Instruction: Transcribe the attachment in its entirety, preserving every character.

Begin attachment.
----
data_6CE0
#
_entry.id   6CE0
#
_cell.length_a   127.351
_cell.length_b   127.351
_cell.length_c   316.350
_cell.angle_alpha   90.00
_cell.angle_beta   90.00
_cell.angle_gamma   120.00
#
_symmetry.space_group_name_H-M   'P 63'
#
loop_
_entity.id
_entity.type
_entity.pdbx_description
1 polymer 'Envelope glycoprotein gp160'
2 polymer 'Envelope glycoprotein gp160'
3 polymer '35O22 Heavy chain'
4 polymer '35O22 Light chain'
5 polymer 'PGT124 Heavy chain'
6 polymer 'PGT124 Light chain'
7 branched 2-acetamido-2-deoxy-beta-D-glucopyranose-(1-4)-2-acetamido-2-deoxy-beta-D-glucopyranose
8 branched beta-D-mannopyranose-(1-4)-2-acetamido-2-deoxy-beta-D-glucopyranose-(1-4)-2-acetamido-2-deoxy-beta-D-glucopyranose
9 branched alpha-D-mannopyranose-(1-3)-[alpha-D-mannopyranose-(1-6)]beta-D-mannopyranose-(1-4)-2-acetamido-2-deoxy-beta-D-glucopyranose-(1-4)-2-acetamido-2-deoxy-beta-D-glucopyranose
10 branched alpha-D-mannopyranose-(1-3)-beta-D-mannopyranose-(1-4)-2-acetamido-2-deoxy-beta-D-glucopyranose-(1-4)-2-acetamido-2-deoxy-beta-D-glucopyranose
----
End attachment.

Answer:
data_6CE0
#
_entry.id   6CE0
#
_cell.length_a   127.351
_cell.length_b   127.351
_cell.length_c   316.350
_cell.angle_alpha   90.00
_cell.angle_beta   90.00
_cell.angle_gamma   120.00
#
_symmetry.space_group_name_H-M   'P 63'
#
loop_
_entity.id
_entity.type
_entity.pdbx_description
1 polymer 'Envelope glycoprotein gp160'
2 polymer 'Envelope glycoprotein gp160'
3 polymer '35O22 Heavy chain'
4 polymer '35O22 Light chain'
5 polymer 'PGT124 Heavy chain'
6 polymer 'PGT124 Light chain'
7 branched 2-acetamido-2-deoxy-beta-D-glucopyranose-(1-4)-2-acetamido-2-deoxy-beta-D-glucopyranose
8 branched beta-D-mannopyranose-(1-4)-2-acetamido-2-deoxy-beta-D-glucopyranose-(1-4)-2-acetamido-2-deoxy-beta-D-glucopyranose
9 branched alpha-D-mannopyranose-(1-3)-[alpha-D-mannopyranose-(1-6)]beta-D-mannopyranose-(1-4)-2-acetamido-2-deoxy-beta-D-glucopyranose-(1-4)-2-acetamido-2-deoxy-beta-D-glucopyranose
10 branched alpha-D-mannopyranose-(1-3)-beta-D-mannopyranose-(1-4)-2-acetamido-2-deoxy-beta-D-glucopyranose-(1-4)-2-acetamido-2-deoxy-beta-D-glucopyranose